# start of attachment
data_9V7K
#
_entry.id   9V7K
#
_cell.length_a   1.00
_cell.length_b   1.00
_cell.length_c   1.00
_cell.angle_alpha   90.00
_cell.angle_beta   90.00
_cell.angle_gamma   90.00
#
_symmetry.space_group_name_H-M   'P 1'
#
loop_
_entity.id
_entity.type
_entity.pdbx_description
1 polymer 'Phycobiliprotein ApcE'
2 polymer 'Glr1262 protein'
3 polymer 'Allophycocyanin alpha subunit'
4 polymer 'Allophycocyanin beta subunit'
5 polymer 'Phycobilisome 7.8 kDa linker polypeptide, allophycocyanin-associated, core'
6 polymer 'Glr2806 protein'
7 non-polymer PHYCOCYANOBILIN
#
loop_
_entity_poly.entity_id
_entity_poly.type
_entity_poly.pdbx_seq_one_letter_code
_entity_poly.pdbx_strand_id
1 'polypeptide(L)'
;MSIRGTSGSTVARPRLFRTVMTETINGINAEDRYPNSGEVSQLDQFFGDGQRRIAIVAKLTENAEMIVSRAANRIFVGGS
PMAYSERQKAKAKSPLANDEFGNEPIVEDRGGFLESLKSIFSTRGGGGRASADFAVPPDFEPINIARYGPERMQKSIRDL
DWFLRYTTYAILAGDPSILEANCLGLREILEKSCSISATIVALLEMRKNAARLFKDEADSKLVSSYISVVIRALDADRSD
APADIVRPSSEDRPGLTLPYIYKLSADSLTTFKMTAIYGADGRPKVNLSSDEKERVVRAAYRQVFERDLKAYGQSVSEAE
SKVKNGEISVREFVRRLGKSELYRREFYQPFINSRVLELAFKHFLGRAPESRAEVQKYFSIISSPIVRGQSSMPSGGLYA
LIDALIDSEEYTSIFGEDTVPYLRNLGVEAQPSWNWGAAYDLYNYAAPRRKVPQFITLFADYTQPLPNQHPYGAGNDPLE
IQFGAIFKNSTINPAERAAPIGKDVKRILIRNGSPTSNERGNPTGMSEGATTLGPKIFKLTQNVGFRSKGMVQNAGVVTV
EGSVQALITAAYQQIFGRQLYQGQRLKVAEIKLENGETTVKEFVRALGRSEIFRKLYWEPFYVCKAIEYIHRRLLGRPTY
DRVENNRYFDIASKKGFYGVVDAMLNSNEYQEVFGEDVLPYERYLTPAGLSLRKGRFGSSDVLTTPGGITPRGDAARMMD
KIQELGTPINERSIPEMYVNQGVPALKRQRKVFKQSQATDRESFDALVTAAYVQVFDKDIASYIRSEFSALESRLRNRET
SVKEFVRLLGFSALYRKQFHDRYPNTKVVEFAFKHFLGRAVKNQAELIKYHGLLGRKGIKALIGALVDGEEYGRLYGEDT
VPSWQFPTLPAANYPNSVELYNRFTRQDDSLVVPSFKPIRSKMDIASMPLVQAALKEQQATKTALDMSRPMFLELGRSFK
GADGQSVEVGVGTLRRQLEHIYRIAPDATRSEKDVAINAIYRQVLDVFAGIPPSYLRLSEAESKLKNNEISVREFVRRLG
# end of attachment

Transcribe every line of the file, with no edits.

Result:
data_9V7K
#
_entry.id   9V7K
#
_cell.length_a   1.00
_cell.length_b   1.00
_cell.length_c   1.00
_cell.angle_alpha   90.00
_cell.angle_beta   90.00
_cell.angle_gamma   90.00
#
_symmetry.space_group_name_H-M   'P 1'
#
loop_
_entity.id
_entity.type
_entity.pdbx_description
1 polymer 'Phycobiliprotein ApcE'
2 polymer 'Glr1262 protein'
3 polymer 'Allophycocyanin alpha subunit'
4 polymer 'Allophycocyanin beta subunit'
5 polymer 'Phycobilisome 7.8 kDa linker polypeptide, allophycocyanin-associated, core'
6 polymer 'Glr2806 protein'
7 non-polymer PHYCOCYANOBILIN
#
loop_
_entity_poly.entity_id
_entity_poly.type
_entity_poly.pdbx_seq_one_letter_code
_entity_poly.pdbx_strand_id
1 'polypeptide(L)'
;MSIRGTSGSTVARPRLFRTVMTETINGINAEDRYPNSGEVSQLDQFFGDGQRRIAIVAKLTENAEMIVSRAANRIFVGGS
PMAYSERQKAKAKSPLANDEFGNEPIVEDRGGFLESLKSIFSTRGGGGRASADFAVPPDFEPINIARYGPERMQKSIRDL
DWFLRYTTYAILAGDPSILEANCLGLREILEKSCSISATIVALLEMRKNAARLFKDEADSKLVSSYISVVIRALDADRSD
APADIVRPSSEDRPGLTLPYIYKLSADSLTTFKMTAIYGADGRPKVNLSSDEKERVVRAAYRQVFERDLKAYGQSVSEAE
SKVKNGEISVREFVRRLGKSELYRREFYQPFINSRVLELAFKHFLGRAPESRAEVQKYFSIISSPIVRGQSSMPSGGLYA
LIDALIDSEEYTSIFGEDTVPYLRNLGVEAQPSWNWGAAYDLYNYAAPRRKVPQFITLFADYTQPLPNQHPYGAGNDPLE
IQFGAIFKNSTINPAERAAPIGKDVKRILIRNGSPTSNERGNPTGMSEGATTLGPKIFKLTQNVGFRSKGMVQNAGVVTV
EGSVQALITAAYQQIFGRQLYQGQRLKVAEIKLENGETTVKEFVRALGRSEIFRKLYWEPFYVCKAIEYIHRRLLGRPTY
DRVENNRYFDIASKKGFYGVVDAMLNSNEYQEVFGEDVLPYERYLTPAGLSLRKGRFGSSDVLTTPGGITPRGDAARMMD
KIQELGTPINERSIPEMYVNQGVPALKRQRKVFKQSQATDRESFDALVTAAYVQVFDKDIASYIRSEFSALESRLRNRET
SVKEFVRLLGFSALYRKQFHDRYPNTKVVEFAFKHFLGRAVKNQAELIKYHGLLGRKGIKALIGALVDGEEYGRLYGEDT
VPSWQFPTLPAANYPNSVELYNRFTRQDDSLVVPSFKPIRSKMDIASMPLVQAALKEQQATKTALDMSRPMFLELGRSFK
GADGQSVEVGVGTLRRQLEHIYRIAPDATRSEKDVAINAIYRQVLDVFAGIPPSYLRLSEAESKLKNNEISVREFVRRLG